• Allison B.

Just Different

I bought myself flowers the other day. It may sound rather sad and lonely from one perspective, but hear me out.

I have struggled a lot with being alone and doing things by myself. The paradox of my personality, however, is that I also quite relish the quiet time to recharge my energy without the distractions or demands of other people. The best days off are when I can lounge around, catch up on books or television shows, wear the comfiest clothes in my wardrobe, and semi-bask in the sun (note: Basking does not equal tanning. I do not need nor do I want to tan, and it's not because of I'm ashamed of my darker skin tone [shameless plug for previous blog post, "Being Unapologetically Yourself"] but rather makeup is expensive, and I don't have the luxury to buy the darker 1/3 of the Fenty foundation shades).

Anyway, the point is, I'm learning to be okay with being by myself. And with that, I'm learning how to sit in my anger, depression, anxiety, i.e. "not-so-good" feelings. Just sit. Which is actually pretty difficult to do. Oftentimes, I want to reach out and ask someone to help lift my mood, but I realize that sometimes I am running from an emotion that deserves to be heard. These feelings have to be telling me something, right? So I've taken the time to really reflect, to dive deeper into the "not-so-good" and dig closer to what the real reason behind them is.

I've come to accept that there were and there are going to be experiences in my life that I will never heal from. Little things in life I definitely get over, like being stuck in an hour of traffic in Philadelphia, anticipating eating at my favorite hot dog joint that I've been craving since I moved my hometown where the only other branch is, just to find out that said hot dog joint was not serving food due to a building-wide power outage (what are the chances? honestly). But bigger, life-changing events that impacted my perspectives and my sense of self? I may never truly get over those experiences, no matter how much I wanted to or how much effort I put in to try. I came across a quote by David Brooks, the Op-Ed columnist from the New York Times, which says:

"Many people don’t come out healed; they come out different."

As soon as I read this, I folded it up as tightly as I can and stuck it in my metaphorical back pocket to read whenever I need to. I hold onto these words because there's been a certain devastating disappointment when old issues that I think I have built bridges over come flooding back into my life. So now instead of furiously seeking for closure, I've made my peace with accepting whatever comes into my life and my reactions to those circumstances. If I stop putting all my eggs in the closure basket--if I stop saying, "If I do this, I will be healed from this, for good"--I stop waiting for the moment where I finally seize happiness. Instead, I take these experiences and study them, learn from them, and change from them.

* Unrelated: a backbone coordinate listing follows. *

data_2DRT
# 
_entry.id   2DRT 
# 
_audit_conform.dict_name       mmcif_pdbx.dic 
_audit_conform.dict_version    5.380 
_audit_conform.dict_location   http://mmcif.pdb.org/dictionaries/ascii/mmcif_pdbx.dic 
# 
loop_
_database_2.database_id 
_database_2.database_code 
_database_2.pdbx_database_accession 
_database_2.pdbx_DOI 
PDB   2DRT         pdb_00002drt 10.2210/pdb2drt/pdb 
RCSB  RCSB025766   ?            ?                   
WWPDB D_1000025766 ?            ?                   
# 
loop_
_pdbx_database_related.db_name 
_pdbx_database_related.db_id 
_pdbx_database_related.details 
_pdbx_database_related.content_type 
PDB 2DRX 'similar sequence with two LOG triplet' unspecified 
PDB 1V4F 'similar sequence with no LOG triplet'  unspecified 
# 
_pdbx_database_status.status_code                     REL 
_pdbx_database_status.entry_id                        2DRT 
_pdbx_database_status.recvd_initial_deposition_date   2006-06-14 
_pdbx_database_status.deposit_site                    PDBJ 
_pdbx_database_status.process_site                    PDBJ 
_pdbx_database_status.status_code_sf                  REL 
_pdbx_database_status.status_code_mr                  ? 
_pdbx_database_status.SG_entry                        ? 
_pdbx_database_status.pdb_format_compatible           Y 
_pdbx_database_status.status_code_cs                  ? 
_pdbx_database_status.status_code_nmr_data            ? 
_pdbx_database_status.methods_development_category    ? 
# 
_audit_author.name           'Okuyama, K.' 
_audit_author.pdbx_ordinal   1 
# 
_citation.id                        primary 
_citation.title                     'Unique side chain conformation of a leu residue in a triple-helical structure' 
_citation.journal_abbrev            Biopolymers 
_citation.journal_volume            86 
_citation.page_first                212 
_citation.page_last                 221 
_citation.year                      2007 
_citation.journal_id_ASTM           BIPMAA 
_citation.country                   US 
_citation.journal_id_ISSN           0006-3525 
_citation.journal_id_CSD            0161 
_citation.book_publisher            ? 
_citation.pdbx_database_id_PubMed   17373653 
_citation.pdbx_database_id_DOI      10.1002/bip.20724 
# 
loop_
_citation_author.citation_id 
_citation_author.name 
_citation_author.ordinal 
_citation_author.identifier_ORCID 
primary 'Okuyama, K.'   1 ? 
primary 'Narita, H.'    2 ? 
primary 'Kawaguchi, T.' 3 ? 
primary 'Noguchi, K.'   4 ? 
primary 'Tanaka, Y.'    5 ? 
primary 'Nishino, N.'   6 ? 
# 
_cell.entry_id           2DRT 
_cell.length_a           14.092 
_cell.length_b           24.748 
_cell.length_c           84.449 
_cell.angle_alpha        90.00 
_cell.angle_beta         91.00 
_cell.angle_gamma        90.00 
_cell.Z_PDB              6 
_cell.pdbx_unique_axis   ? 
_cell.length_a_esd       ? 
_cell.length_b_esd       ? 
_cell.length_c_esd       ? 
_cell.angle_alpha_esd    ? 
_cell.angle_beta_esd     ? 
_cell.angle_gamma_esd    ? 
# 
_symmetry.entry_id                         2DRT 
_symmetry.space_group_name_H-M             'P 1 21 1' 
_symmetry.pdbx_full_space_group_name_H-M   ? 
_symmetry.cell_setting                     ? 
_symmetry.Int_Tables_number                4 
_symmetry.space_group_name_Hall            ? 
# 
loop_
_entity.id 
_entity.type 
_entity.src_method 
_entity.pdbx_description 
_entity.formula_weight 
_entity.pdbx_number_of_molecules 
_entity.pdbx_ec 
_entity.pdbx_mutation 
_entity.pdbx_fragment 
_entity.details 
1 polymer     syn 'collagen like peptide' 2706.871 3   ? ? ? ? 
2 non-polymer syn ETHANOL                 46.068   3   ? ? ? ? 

What I'm realizing is: I may experience the same issue and all the emotions that piggyback onto it at different levels of my life. Rather than looking at some issues as linear, I see them as a spiral. I'm still going up, elevating myself every day, but I may encounter life events that trigger old sentiments of pain or grief. The catch is that every time I revisit familiar wounds, I confront them with the knowledge that I gained since the last time they reopened, which ultimately does not make me healed, it makes me different.

So now, I'm focusing on doing little things for myself that bring me joy. It's just going to be me throughout my life. I am alone, even if I have people who love me so dearly as much as I love them, and I mean this in the most optimistic way possible. My life is something that no one will ever experience for themselves, and no one will truly understand my experiences because they are not the person I am. Yes, I find solace in knowing that people have had similar experiences to my own. But I have to also understand that the only person who will make me feel better, who will help me push through the pain, depression, anxiety, or grief, and who will make me change is myself.

I'm the only person who will make myself happy. So, yes. I buy myself flowers.

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